More Teachers, Courses, and Schools for the District of Columbia


Washington, DC's Cordozo Education Campus school has gone from six elective courses last year to 22 elective offerings this school year, indicative of DC schools' efforts to expand high school services amid a series of reforms.

Low enrollment and the high priority for remediation meant a whittled-down curriculum at many of the District's schools. But now, Cordozo is introducing courses like ceramics, debate, marching band, and choir.

Michael Alison Chandler of The Washington Post says D.C. Schools Chancellor Kaya Henderson is calling the 2015-2016 school year "The Year of the High School" based on the extra funds she put toward increasing offerings in middle schools and elementary schools the past two years to make the curriculum more equitable across the city.

Now the high schools get their turn thanks to $13 million aimed at giving high school students more options citywide. Henderson hopes that the investments will bring about more student satisfaction, will improve attendance, and help traditional schools attract more students in a city where there are a number of public schools, including multiple charter schools.

All neighborhood schools are offering at least 20 electives and six Advanced Placement courses during this school year. The District is also investing in sports and fitness offerings and expanding career and technical programs.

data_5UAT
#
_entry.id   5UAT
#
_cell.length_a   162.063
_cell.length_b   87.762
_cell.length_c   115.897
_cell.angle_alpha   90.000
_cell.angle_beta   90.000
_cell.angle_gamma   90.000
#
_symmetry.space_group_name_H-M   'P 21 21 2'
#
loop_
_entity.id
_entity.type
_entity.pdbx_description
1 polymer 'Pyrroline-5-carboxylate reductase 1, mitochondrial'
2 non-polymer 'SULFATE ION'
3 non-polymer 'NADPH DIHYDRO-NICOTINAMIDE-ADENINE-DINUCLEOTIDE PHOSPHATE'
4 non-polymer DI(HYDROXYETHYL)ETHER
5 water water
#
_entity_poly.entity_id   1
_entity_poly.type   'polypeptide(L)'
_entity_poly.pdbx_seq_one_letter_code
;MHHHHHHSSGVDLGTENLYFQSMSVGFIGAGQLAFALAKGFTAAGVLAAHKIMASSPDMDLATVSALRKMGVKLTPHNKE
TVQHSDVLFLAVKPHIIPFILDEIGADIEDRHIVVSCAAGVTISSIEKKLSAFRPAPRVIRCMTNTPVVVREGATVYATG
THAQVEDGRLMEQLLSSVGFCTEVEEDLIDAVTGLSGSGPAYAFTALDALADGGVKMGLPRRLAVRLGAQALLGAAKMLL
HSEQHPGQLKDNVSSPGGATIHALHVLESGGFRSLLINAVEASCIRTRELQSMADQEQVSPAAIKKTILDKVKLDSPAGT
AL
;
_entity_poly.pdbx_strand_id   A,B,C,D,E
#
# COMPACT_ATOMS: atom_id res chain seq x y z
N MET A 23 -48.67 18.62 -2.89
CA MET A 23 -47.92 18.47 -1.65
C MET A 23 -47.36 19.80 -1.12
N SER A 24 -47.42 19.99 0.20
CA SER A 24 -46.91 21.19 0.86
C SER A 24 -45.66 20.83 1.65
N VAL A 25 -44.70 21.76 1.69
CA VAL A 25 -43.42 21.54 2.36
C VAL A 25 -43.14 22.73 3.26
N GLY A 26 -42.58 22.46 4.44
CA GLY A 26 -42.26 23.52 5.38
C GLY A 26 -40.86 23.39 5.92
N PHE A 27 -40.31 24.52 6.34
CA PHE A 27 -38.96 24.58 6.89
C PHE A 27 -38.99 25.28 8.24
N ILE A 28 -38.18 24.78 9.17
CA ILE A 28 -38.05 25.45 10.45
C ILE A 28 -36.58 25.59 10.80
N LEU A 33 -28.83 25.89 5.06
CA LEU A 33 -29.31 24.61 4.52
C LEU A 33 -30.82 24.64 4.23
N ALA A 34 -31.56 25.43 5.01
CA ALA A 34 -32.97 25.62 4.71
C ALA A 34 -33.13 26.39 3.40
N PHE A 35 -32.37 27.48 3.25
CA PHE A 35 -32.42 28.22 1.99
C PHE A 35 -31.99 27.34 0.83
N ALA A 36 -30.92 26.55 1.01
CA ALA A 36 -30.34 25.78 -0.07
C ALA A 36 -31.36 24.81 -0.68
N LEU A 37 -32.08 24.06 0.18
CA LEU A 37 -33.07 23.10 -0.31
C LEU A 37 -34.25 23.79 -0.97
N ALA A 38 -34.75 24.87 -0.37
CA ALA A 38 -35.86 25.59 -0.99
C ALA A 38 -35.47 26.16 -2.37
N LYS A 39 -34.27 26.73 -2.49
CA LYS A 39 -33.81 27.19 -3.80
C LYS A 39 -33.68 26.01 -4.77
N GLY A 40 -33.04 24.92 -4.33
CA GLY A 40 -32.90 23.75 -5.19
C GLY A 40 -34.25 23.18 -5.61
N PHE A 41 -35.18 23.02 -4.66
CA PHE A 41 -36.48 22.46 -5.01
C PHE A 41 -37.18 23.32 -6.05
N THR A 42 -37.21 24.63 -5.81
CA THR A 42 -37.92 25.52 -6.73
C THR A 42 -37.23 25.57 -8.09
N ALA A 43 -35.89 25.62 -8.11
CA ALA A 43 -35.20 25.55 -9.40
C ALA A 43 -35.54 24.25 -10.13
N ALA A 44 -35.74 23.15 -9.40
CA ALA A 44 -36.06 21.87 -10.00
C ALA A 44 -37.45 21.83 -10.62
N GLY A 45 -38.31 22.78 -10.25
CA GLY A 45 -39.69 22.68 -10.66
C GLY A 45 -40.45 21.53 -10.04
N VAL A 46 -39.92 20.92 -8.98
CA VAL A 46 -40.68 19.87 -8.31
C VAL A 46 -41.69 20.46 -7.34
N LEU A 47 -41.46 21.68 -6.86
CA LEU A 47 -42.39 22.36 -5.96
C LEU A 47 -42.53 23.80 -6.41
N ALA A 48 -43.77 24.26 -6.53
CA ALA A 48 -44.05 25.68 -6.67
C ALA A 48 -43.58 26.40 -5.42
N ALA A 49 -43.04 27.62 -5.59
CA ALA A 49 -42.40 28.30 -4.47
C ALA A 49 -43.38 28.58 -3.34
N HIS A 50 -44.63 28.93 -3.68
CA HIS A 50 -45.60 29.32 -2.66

Another bright spot for students is a program known as Kids Ride Free. Mayor Muriel E. Bowser, who thinks children should not have to pay to get to school, has made it possible for kids to ride the Metro trains for free.

Two new career academies have been introduced this year, Information Technology and Engineering, and will accept students in the 2016-2017 school year. These academies will give students from the city's lowest-income neighborhoods a chance to pursue high-paying jobs in fast-growing fields.

Scheduled to open this school year are four charter schools: Children's Guild, offering specific instruction for special education and accelerated students; Monument Academy, a boarding school for children who have been affected by trauma and stress; Washington Global, a middle school with a focus on international and research-based focus; and Kingsman Academy for students who are over-age and lack credits.

WTOP-TV reports that DC's number of teachers has increased by 750. Since new courses will include subject areas such as African-American literature and journalism, finding teachers equipped to teach them could have been a difficult task, but Henderson said it was not the challenge it used to be.

"We've gone from being the lowest-paying school district in the region to being not only the highest-paying school district in the region for teacher salaries, but we're also the highest-paying first-year teacher salary in the country."

For example, a fourth-year teacher's salary, including bonuses, could exceed $100,000. Four new schools are being added in the district, and DCPS is introducing Cornerstones into the curriculum. Henderson explained that it will deepen the curriculum that is aligned with Common Core and the Partnership for Assessment of Readiness for College and Careers (PARCC).

All of the District's problems have not been swept away; DC has a graduation rate of approximately 58%.

"Our kids are as smart as, and as talented as, kids in Fairfax and kids in Montgomery. Our kids, I would say, come with some additional talents and resources, like perseverance and grit and determination. We're proud of that and we want to capitalize on that."

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